1. Babylon (Genesis 11,1-9)
Babylonian sources and confirmation from all Semitic languages justify but one derivation for the word Babylon. The Semitic components of the name are: 'bab' (gate) and 'il' (God). Babel means simply "Gate of God", and no Semite, whether Babylonian, Ugaritic or Hebrew, could miss its meaning.
Yet in Genesis a different explanation of the name is given. The author first narrates the fantastic attempt of humankind to build a tower reaching into heaven. Here he obviously alludes to the well-known ziggurat (multi-storeyed) temples at Babylon. Then he reports on God's counter-measure: the confusion of human speech into many languages. The author concludes: "Therefore its name was called Babel, because there the Lord confused (Hebrew: 'balal'} the language of the earth" (Genesis 11/9).
It is obvious that the story originated from popular imagination! The fact of the diversity of languages all over the world required an explanation. Human pride, such as manifested in the Babylonian temples, must have been the cause! With a little stretch of the imagination 'Babel' can be seen as a pun on 'confusion' (Hebrew: 'Balal'). From this grew the story which attributes the confusion of language to God's intervention at Babel!
2. Jacob (Genesis 25,19-34)
The struggle between Jacob (the Jewish patriarch) and Esau (ancestor of the Edomites) greatly appealed to Israelite imaginations. According to one tradition they wrestled even in the womb of their mother Rebekkah. Their fight apparently concerned the life-long superiority of whoever was going to be born first. The tension rises when an oracle informs Rebekkah that in actual fact 'the elder shall serve the younger'. Then the moment of birth has come :
'The first came forth red.... Esau;
Afterwards his brother came forth, and his hand
had taken hold of Esau's heel (°aqeb);
so his name was called Jacob" (Hebrew: Ja° aqob)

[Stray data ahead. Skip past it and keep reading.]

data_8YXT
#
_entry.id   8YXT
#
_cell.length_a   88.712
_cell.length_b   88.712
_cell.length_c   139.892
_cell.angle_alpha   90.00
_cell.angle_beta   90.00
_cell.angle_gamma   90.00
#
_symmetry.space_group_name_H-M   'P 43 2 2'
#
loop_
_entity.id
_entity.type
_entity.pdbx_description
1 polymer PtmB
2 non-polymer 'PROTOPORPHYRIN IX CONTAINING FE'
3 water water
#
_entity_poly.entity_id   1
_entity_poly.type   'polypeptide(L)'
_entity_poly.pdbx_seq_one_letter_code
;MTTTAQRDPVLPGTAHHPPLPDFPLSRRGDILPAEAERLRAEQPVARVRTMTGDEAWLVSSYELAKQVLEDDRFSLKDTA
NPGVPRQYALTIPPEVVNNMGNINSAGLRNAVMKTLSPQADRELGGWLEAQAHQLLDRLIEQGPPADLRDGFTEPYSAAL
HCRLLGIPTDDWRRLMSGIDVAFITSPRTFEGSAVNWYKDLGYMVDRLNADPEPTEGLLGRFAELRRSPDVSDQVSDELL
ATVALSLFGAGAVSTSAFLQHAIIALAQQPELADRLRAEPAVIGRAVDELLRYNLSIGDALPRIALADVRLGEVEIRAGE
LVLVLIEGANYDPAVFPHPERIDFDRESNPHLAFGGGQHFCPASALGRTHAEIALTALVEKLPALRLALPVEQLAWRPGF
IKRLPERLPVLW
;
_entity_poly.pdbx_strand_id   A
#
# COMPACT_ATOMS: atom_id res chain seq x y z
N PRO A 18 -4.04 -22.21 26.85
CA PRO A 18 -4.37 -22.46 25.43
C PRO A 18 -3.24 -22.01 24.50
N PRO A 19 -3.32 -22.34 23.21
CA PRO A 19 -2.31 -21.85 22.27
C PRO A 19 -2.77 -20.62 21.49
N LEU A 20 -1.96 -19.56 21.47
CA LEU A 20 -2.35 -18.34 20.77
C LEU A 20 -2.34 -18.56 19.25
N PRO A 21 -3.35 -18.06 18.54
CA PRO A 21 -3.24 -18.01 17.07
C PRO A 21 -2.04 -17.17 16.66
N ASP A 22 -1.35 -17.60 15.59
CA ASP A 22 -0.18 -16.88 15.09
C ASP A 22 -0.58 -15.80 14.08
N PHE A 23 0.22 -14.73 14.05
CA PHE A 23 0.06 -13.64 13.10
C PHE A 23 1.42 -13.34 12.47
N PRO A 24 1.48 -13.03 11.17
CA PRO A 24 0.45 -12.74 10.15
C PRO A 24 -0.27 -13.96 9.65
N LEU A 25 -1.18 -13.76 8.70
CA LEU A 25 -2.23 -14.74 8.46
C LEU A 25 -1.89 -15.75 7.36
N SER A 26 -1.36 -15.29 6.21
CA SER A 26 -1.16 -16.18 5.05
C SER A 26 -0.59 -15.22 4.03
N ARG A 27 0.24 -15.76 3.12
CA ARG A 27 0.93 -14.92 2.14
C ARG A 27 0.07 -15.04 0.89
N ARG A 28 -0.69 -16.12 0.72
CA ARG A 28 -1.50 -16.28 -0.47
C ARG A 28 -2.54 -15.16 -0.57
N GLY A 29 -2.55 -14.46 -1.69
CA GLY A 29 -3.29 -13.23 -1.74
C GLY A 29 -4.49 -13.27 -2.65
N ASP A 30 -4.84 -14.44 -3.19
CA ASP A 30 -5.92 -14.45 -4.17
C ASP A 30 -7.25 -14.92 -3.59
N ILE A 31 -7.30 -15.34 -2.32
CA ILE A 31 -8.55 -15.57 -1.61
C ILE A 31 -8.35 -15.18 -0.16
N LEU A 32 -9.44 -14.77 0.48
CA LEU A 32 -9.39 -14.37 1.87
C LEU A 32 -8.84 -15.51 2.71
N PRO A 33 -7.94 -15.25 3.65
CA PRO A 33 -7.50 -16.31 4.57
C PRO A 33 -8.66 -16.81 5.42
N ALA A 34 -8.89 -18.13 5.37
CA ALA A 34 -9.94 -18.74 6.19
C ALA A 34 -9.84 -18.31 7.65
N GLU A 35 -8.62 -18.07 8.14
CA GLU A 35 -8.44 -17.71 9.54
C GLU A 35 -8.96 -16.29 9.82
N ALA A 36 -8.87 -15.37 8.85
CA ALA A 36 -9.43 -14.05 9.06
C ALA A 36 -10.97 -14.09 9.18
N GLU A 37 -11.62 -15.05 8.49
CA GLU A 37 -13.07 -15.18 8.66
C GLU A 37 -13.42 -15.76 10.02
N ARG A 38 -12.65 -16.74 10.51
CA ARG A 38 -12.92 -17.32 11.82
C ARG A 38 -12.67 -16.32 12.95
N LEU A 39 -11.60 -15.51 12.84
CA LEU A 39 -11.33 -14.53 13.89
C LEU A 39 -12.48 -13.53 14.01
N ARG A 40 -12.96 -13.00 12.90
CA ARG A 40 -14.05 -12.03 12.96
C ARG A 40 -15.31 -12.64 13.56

When Jacob eventually manages to secure the rights of the firstborn son from his elder brother by 'stealing' his father's blessing, Esau complains, punning on Jacob's name:
"Esau said : 'Is he not rightly named Jacob ? For he has
supplanted me (Hebrew: ya° aqebeni)
these two times. He took away my birthright;
and behold, now he has taken away my blessing!"
Gen.( 27/36) (
The name Jacob is interpreted by him as 'supplanter', deriving it from the Hebrew root °aqab.
Comparative study of names leaves no doubt as to the fact that the original form of the name was 'Ya°aqob-'el' As such the name occurs on Egyptian scarabs dating from the Semitic Hyksos-dynasty and in ancient Babylonian records. Moreover, the full name has been rediscovered in the Hebrew text of Deuteronomy 33/28 which should read:
"So Israel dwelt in safety,
undisturbed the fountain of Jacob-el 1"
(D. N. Freedman,
Israel Exploration 13 (1963) pp. 125-126).
The meaning of this name is "May God (='el) protect (=ya°aqob)". When the name was abbreviated by dropping the ending 'el', the interpretation of the name gave rise to speculation and the creation of aetiologies. The shrewd character ascribed to Jacob in the popular traditions originated with the fanciful interpretations of his name!